Making Hidden Inequality Visible: Caste Discrimination in Tech

Making Hidden Inequality Visible: Caste Discrimination in Tech

Written by Manda Frederick


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On Tuesday, September 5, 2023, California became the first U.S. state to pass a bill banning discrimination based on caste. Bill SB 403 effectively protects caste as a form of ancestry under state civil rights law, extending the protections to education and housing codes. 

“Caste” systems are a social and economic organization in which people inherit a social group (caste) at birth; this practice is widely seen across South Asia. The foundation of caste-organized societies is rigid inequality, where those in “upper” castes have ample rights and fewer duties, and those in “lower” castes have fewer rights and ample duties. 

Members of lower castes face life-long discrimination and exclusion, including employment discrimination, access to education and social services, social segregation, exploitation like debt bondage or sex trafficking, lack of political representation, stigmatization, and violence.

The passing of SB 403 is just one recent measure to address caste discrimination in the U.S.; just in February of this year, Seattle became the first U.S. city to ban caste discrimination, three years after numerous employees, including Dalit female technologists from major tech giants such as Google, Apple, Microsoft, and Cisco, came forward with distressing accounts of workplace injustices. These accounts included unequal pay, withheld promotions, and instances of ridicule based on their caste heritage. 

The issue has been explicitly elevated in states on the West Coast of the U.S. because of an important common element: Tech bubbles. 

In their open letter to the tech world, focused on Silicon Valley, 30 Dalit female technologists wrote, “Being women in STEM is even harder when you have the added component of caste… We have seen casteist bias dominate the hiring, referrals, and peer review processes in our respective workplaces… We need things to change. We are good at our jobs, and we are good engineers.” 

As of 2021, over 5.4 million people of South Asian descent live in the U.S., and despite residing in a country that promises rights, freedom, and social mobility, many in the South Asian community, like the Dalit engineers, are finding that discrimination has followed them here. 

Despite being illegal in parts of South Asia like India, some 260 million people are affected by these caste systems — that’s over 3% of the people on Earth. Caste systems are particularly problematic because they are hereditary and nonnegotiable — this discrimination is assigned to you at birth based on the lottery of your parentage and follows you until death.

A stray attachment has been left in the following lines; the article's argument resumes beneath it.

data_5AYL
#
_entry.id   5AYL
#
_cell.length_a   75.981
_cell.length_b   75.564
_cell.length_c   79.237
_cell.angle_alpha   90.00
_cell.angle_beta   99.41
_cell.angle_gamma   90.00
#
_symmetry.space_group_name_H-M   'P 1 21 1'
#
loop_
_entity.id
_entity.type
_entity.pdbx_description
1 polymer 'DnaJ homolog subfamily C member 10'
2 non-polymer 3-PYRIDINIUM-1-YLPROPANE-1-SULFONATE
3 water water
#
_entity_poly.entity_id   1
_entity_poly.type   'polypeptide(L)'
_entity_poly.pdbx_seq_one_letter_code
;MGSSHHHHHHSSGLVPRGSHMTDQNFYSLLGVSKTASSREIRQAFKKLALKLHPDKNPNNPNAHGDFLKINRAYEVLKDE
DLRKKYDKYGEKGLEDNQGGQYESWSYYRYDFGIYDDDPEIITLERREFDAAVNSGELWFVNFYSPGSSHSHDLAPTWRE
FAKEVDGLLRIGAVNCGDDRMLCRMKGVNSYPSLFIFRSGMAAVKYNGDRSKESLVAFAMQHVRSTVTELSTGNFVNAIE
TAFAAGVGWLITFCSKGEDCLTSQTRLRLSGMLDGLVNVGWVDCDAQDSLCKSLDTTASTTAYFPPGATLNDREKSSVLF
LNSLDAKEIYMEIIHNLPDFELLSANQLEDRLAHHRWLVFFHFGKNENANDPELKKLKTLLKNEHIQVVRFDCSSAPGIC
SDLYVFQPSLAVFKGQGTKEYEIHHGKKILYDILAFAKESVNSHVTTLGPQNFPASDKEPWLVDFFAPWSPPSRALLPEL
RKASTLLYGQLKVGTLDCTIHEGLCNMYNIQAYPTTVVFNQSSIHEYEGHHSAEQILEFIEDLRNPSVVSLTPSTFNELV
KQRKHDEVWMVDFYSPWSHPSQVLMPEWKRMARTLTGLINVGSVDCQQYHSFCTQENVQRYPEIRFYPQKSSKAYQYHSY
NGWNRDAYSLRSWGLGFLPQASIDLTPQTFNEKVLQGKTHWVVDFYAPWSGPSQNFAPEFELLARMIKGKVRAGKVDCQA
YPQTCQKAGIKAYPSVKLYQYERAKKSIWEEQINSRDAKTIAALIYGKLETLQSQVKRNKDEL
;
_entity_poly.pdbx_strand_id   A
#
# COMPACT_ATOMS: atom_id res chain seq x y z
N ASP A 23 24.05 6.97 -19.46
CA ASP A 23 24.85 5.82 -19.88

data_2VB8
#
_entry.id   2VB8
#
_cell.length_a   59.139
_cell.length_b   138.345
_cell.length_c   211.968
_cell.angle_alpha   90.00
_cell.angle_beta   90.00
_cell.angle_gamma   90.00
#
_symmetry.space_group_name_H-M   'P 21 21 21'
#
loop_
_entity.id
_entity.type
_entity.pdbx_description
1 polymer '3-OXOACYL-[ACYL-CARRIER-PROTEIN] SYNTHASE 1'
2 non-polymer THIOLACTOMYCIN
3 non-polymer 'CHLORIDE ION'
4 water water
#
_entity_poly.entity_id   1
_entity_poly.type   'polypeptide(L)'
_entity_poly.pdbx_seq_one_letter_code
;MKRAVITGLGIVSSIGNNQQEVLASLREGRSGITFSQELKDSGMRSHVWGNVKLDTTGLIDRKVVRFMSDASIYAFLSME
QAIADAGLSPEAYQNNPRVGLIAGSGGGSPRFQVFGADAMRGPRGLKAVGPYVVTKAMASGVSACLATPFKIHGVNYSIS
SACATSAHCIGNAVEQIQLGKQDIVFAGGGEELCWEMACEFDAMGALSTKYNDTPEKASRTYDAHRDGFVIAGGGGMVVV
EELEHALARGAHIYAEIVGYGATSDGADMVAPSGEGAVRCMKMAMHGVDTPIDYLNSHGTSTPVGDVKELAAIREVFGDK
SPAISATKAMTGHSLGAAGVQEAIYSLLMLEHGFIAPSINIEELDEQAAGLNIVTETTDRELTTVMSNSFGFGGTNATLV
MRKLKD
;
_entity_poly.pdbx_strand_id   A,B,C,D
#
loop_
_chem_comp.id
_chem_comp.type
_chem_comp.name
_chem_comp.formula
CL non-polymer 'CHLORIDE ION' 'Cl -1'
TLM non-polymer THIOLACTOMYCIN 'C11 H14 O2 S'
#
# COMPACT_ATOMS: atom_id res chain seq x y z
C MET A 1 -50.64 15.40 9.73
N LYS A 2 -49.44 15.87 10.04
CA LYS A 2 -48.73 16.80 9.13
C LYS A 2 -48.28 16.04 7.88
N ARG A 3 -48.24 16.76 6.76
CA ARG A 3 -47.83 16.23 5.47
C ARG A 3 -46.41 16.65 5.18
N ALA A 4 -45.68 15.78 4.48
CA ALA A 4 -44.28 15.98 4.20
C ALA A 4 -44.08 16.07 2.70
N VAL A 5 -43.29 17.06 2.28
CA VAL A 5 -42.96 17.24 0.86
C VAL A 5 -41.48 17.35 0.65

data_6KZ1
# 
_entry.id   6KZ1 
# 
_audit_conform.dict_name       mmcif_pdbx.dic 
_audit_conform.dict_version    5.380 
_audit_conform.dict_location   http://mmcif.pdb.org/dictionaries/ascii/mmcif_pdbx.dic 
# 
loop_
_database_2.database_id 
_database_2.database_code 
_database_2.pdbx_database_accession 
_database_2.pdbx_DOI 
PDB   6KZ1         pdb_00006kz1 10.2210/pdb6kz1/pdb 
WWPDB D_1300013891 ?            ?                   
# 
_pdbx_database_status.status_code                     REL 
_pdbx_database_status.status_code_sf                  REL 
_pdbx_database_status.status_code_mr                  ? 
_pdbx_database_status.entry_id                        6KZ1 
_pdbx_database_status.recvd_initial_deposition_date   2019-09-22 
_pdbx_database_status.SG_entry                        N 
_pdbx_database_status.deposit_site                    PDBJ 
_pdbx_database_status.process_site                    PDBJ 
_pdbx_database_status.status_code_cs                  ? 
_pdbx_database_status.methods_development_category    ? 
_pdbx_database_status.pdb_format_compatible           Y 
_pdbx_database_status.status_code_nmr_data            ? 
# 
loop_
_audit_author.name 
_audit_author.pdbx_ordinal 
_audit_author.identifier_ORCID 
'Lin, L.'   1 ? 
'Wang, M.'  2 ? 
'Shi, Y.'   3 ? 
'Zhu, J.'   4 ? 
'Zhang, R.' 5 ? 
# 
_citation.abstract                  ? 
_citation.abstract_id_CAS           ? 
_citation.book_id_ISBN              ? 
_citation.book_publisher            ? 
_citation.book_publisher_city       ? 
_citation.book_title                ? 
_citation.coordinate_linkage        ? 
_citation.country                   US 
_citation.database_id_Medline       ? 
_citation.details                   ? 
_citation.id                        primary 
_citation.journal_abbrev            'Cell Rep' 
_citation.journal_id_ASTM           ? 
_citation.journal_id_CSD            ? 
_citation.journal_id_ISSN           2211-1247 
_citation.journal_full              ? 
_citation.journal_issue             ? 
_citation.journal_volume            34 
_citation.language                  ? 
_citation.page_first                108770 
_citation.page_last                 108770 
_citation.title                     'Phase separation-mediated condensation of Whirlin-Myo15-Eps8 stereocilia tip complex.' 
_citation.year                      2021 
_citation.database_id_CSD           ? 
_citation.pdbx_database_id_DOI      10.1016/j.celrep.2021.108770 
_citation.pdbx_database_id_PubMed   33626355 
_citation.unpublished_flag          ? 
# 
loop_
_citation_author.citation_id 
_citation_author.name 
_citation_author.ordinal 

Some South Asian descendants born and living in the U.S. aren’t even aware of their “caste” until they are outed and face discrimination from privileged-caste individuals.

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Shahira Kaur, a Dalit — the “lowest” level of caste hierarchy — said, “My family never talked about caste or told me about us being Dalit.” But then a high school friend’s mother outed her, and her South Asian friends ended their friendship, one person refusing to even sit with her at lunch because she was “dirty.” 

Caste Discrimination in Tech 

Caste hierarchies are rigidly enforced through discrimination and ostracization, specifically with the “Dalit” caste (formerly called the “untouchables”). Participants agree to maintain the hierarchy or face social, legal, and financial consequences. 

Recent studies by groups like Equity Labs have revealed that U.S.-based Dalit caste members report discrimination at work, school, and in their communities. 

But why do tech and tech bubbles like Silicon Valley take center stage on caste discrimination? 

In a 2022 interview, Thenmozhi Soundararajan, executive director of Equality Labs, said, “I think it’s who works in tech. Wherever South Asians are, they bring caste with them… Think about Google, Microsoft, Twitter, Meta — their largest market isn’t the United States. It’s in India. So they’re hiring Indian and South Asian engineers to help them penetrate that market but without the legal protections to protect the global workforce that’s facing caste in all of its different dimensions.” 

It’s hard to know exactly how many South Asian technologists make up the tech industry, but most figures put the number at over 25%. 

Raising awareness about caste discrimination in tech and acting as an ally is critical for three reasons: 

  1. As of this month, only one U.S. state has officially protected individuals based on caste. 
  2. Many Dalits still fear the consequences of being Dalit or outing themselves, so they remain silent. 
  3. Caste is not well understood by U.S. culture, with employees who face discrimination unable to start conversations with management or Human Resources. 

As a community, we are responsible for empowering all technologists to excel safely, authentically, and with dignity in their tech careers. Because “when you live your life in the closet,” said Soundararajan, “there’s a part of you that’s never really human.” 

The Women Who Code Code of Conduct includes caste as a protected community where all technologists are empowered to learn and connect safely. Read the Code of Conduct here, and learn how to report any incidents for yourself or others. 

Learn more about caste discrimination in tech and globally and how you can get involved: